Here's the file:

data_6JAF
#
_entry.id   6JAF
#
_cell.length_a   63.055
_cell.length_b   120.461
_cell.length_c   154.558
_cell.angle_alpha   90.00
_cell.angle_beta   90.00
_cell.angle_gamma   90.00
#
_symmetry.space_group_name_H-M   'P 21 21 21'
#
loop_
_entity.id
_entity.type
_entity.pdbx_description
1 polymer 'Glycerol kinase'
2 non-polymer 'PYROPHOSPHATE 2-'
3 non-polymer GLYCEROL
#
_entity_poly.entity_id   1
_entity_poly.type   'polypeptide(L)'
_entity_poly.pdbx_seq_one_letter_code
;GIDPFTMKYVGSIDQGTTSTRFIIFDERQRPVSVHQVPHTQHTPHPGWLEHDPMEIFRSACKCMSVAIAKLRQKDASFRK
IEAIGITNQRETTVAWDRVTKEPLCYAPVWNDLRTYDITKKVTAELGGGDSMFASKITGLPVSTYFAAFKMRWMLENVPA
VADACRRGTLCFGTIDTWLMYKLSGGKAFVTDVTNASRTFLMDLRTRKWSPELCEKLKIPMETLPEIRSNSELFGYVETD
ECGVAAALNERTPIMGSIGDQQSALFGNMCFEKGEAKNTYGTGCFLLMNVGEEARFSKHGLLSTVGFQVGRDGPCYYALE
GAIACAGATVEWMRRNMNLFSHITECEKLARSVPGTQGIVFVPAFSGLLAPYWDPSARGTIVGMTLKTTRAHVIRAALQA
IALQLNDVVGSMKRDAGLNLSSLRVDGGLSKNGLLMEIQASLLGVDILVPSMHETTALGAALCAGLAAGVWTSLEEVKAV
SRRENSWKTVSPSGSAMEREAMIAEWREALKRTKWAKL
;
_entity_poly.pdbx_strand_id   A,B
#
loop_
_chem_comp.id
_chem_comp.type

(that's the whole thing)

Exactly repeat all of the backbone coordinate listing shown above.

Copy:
data_6JAF
#
_entry.id   6JAF
#
_cell.length_a   63.055
_cell.length_b   120.461
_cell.length_c   154.558
_cell.angle_alpha   90.00
_cell.angle_beta   90.00
_cell.angle_gamma   90.00
#
_symmetry.space_group_name_H-M   'P 21 21 21'
#
loop_
_entity.id
_entity.type
_entity.pdbx_description
1 polymer 'Glycerol kinase'
2 non-polymer 'PYROPHOSPHATE 2-'
3 non-polymer GLYCEROL
#
_entity_poly.entity_id   1
_entity_poly.type   'polypeptide(L)'
_entity_poly.pdbx_seq_one_letter_code
;GIDPFTMKYVGSIDQGTTSTRFIIFDERQRPVSVHQVPHTQHTPHPGWLEHDPMEIFRSACKCMSVAIAKLRQKDASFRK
IEAIGITNQRETTVAWDRVTKEPLCYAPVWNDLRTYDITKKVTAELGGGDSMFASKITGLPVSTYFAAFKMRWMLENVPA
VADACRRGTLCFGTIDTWLMYKLSGGKAFVTDVTNASRTFLMDLRTRKWSPELCEKLKIPMETLPEIRSNSELFGYVETD
ECGVAAALNERTPIMGSIGDQQSALFGNMCFEKGEAKNTYGTGCFLLMNVGEEARFSKHGLLSTVGFQVGRDGPCYYALE
GAIACAGATVEWMRRNMNLFSHITECEKLARSVPGTQGIVFVPAFSGLLAPYWDPSARGTIVGMTLKTTRAHVIRAALQA
IALQLNDVVGSMKRDAGLNLSSLRVDGGLSKNGLLMEIQASLLGVDILVPSMHETTALGAALCAGLAAGVWTSLEEVKAV
SRRENSWKTVSPSGSAMEREAMIAEWREALKRTKWAKL
;
_entity_poly.pdbx_strand_id   A,B
#
loop_
_chem_comp.id
_chem_comp.type